Each former president played an important role in transitioning the company from grassroots exploration to developer to mid-tier miner, and each one recognized when it was time to step aside for the next person.
“It is a real measure of how professional they were in recognizing when it was time to change and allow the company to grow,” said Makuch, who has developed and operated a number of mines in Northern Ontario and was brought on board in 2008 to turn Lake Shore Gold into a mid-tier commercial gold producer.
At the same time, the Vancouver head office moved to Toronto and the Sudbury exploration office moved to Timmins. This consolidation to Ontario made more sense logistically, and helped expand the company’s ability to attract investment in the Toronto market.
Equipped with a solid team, an eager workforce and properties with significant resources and reserves, Lake Shore still needed strong financial backing to take the project forward.
“We knew what we wanted to do, but we were a company with a $125 million market cap and we needed to raise $100 million,” Makuch said. “Hochschild (Mining Holdings Ltd.) was able to give it the financial backing that took the company from a $150 million market cap to a $1.5 billion market cap.”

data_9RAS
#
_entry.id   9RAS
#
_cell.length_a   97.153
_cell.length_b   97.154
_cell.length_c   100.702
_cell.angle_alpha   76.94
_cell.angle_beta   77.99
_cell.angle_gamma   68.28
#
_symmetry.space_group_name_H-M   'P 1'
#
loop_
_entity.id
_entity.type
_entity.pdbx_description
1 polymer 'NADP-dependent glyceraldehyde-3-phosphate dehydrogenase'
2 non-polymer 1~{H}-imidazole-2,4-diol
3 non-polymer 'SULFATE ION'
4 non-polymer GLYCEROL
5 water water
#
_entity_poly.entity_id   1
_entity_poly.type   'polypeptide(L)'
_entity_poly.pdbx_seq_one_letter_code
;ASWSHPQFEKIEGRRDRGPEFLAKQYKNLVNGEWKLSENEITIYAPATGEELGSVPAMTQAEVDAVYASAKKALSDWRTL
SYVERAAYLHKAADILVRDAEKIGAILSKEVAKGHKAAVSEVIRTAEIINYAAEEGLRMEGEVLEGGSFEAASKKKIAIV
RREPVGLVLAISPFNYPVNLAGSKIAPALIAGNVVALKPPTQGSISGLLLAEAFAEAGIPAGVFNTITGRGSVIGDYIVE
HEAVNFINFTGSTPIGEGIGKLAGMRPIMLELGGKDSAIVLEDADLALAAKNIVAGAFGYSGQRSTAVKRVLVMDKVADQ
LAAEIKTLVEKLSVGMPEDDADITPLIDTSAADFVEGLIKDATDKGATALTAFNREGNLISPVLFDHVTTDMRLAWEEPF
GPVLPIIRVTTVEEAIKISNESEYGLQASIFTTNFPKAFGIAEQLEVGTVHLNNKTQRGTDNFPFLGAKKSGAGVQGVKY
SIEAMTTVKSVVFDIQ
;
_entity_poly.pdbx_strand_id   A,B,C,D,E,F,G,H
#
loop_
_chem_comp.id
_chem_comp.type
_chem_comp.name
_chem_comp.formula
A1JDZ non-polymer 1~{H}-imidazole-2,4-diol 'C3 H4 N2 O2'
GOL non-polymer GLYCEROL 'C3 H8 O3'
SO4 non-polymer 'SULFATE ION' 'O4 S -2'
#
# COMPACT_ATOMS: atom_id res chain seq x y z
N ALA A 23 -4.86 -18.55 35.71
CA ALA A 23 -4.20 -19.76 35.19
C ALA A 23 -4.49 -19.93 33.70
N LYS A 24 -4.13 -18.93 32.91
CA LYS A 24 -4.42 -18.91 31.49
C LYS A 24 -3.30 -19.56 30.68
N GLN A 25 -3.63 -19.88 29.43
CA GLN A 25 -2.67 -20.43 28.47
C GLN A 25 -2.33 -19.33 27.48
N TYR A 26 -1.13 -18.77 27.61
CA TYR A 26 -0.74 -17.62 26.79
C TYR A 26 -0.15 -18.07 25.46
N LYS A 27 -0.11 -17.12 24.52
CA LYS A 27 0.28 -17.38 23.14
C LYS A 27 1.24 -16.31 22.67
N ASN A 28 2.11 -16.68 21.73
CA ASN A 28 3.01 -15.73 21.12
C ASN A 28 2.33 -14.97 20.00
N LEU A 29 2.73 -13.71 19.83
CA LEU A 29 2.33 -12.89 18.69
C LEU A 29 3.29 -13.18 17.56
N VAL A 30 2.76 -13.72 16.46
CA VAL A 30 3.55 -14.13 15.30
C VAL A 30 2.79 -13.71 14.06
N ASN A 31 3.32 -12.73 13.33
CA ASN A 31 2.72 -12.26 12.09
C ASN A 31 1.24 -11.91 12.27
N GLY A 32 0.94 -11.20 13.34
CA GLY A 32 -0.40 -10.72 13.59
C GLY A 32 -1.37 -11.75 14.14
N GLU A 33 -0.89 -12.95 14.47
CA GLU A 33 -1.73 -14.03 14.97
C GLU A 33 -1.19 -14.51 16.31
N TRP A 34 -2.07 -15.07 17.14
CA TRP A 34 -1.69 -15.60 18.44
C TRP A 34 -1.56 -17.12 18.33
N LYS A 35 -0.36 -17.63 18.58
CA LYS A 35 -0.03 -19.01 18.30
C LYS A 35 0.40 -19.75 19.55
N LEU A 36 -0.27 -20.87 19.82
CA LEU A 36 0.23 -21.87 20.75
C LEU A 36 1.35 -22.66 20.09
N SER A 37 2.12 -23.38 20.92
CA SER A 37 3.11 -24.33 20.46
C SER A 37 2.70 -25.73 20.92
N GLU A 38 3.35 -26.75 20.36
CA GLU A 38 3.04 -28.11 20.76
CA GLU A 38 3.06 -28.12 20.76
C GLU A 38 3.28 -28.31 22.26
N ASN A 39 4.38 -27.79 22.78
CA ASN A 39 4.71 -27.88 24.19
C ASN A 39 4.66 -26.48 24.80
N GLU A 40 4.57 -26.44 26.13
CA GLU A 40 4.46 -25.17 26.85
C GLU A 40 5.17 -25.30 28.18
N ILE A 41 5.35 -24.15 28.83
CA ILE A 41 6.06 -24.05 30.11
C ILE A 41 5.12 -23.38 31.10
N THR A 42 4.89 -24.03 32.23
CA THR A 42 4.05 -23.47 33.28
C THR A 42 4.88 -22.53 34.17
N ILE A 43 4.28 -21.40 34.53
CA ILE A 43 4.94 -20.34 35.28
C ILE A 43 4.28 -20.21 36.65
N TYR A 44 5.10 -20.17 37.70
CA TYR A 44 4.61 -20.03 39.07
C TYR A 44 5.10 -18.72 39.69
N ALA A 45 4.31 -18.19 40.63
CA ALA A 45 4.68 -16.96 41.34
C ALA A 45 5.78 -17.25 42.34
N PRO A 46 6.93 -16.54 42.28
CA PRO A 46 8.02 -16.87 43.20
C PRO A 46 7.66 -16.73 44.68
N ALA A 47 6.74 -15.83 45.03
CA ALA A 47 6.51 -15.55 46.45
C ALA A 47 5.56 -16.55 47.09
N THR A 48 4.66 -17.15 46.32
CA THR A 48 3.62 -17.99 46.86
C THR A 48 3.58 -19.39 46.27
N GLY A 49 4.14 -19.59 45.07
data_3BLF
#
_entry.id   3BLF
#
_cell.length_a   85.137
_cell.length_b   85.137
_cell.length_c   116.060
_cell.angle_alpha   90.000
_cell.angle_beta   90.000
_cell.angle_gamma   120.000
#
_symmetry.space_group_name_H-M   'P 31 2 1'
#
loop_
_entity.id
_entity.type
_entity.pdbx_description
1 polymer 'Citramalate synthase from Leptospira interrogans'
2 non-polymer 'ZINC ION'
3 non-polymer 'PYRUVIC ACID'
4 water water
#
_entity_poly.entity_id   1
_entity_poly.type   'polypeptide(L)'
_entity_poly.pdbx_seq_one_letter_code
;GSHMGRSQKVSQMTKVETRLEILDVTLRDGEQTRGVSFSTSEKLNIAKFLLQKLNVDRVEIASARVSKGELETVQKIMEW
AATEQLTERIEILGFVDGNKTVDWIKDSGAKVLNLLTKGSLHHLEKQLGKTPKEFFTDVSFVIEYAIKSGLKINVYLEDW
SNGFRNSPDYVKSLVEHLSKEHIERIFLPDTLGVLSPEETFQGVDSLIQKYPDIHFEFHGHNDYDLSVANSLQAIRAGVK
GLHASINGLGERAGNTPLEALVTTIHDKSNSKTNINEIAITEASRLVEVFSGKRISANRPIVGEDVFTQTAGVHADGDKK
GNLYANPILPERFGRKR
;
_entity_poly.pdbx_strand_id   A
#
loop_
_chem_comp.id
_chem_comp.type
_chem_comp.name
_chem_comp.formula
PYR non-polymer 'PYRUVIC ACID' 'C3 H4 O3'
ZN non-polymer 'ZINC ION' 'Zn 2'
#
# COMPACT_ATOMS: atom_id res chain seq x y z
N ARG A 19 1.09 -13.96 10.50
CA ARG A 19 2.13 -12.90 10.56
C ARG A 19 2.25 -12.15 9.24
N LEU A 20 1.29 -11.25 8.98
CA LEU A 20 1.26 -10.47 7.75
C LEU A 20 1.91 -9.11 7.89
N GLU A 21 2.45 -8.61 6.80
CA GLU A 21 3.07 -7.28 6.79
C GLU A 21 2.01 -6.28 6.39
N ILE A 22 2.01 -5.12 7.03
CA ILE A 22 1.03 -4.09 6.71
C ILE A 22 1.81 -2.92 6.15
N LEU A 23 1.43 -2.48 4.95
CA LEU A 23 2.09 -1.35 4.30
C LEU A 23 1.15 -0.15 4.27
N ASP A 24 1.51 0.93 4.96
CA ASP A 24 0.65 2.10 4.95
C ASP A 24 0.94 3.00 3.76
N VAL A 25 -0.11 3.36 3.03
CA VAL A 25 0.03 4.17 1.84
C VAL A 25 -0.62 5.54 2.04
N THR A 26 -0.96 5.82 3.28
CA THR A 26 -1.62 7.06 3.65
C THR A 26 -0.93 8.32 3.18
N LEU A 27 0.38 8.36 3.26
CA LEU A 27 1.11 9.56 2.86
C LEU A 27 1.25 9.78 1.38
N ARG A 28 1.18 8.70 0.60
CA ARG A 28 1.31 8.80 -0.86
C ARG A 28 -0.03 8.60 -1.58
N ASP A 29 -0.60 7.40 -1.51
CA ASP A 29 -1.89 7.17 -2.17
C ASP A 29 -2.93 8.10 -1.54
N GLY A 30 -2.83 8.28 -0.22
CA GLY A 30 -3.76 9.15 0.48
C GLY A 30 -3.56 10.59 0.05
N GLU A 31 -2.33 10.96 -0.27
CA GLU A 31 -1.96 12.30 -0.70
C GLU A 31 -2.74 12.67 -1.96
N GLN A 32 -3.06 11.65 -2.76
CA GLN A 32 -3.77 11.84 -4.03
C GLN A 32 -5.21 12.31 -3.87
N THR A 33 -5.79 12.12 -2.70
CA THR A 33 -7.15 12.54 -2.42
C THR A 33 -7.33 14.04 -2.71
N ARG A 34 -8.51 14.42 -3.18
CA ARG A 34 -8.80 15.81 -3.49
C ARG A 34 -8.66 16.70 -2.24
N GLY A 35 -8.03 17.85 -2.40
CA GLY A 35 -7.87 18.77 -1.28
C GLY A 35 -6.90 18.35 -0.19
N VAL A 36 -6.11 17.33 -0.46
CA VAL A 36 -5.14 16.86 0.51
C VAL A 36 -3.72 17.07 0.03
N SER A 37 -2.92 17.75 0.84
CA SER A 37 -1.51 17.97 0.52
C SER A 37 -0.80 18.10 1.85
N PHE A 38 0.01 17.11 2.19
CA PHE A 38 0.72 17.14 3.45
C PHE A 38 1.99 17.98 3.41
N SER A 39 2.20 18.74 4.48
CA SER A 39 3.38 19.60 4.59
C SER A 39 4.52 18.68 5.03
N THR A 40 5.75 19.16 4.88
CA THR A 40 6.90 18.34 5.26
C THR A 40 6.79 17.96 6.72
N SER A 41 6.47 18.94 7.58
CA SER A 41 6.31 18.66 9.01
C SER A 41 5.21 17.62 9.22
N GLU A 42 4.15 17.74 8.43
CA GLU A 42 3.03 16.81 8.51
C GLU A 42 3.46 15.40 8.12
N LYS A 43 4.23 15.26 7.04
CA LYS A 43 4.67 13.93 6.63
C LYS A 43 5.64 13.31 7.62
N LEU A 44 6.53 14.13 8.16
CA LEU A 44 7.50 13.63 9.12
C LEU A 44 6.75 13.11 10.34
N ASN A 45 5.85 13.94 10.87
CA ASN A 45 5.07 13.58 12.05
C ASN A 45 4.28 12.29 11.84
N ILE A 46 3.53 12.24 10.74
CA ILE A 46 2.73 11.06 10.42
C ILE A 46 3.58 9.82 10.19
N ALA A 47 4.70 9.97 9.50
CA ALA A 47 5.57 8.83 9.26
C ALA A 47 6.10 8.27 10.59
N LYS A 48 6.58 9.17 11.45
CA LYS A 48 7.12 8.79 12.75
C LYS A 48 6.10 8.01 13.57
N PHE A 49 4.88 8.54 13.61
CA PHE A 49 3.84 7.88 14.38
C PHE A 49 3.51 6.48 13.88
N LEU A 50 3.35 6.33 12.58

Recent acquisitions of West Timmins Mining Inc. and Goldcorp Inc. property have expanded Lake Shore’s holdings in the Timmins mining camp. The company’s flagship project, the Timmins Mine Complex, sits on a 130-square kilometre land package on the city’s west side. On the east side, Lake Shore has acquired a 32-square kilometre area called the Bell Creek Complex, which contains the Bell Creek Mine and Mill, and more recently, the Vogel and Schumacher properties.
Three properties are in advanced stages of exploration: Timmins West, Thunder Creek and Bell Creek. As of mid January, the ramp at the Timmins Mine extended 230 metres, only 170 metres shy of its 400-metre target distance, which is scheduled for completion in the first quarter. The shaft is 670 metres deep, close to its target depth of 710 metres.
The Thunder Creek property has two access points: one at the 200-metre level off the ramp and the other at the 650-metre level off the shaft.
The mill was refurbished and is currently running at 1,500 tonnes per day. By year-end, it will be expanded to a 3,000 tpd capacity at a cost of $30 million. Lake Shore is targeting production of 100,000 ounces of gold for 2010, increasing to 350,000 ounces by 2013.
In addition to expanding the resource at the Timmins Mine Complex, Lake Shore is busy exploring and expanding the mineralization at Bell Creek to establish an NI 43-101 resource.
In 2010, $29 million will be invested in exploration, of which $3 million will be spent on the Casa Berardi claims.
“We’ve had a lot of success in the last year-and-a-half,” Makuch said. “As much as Lake Shore Gold is transitioning from an explorer to a developer and into production, we‘re still very focused on exploration.”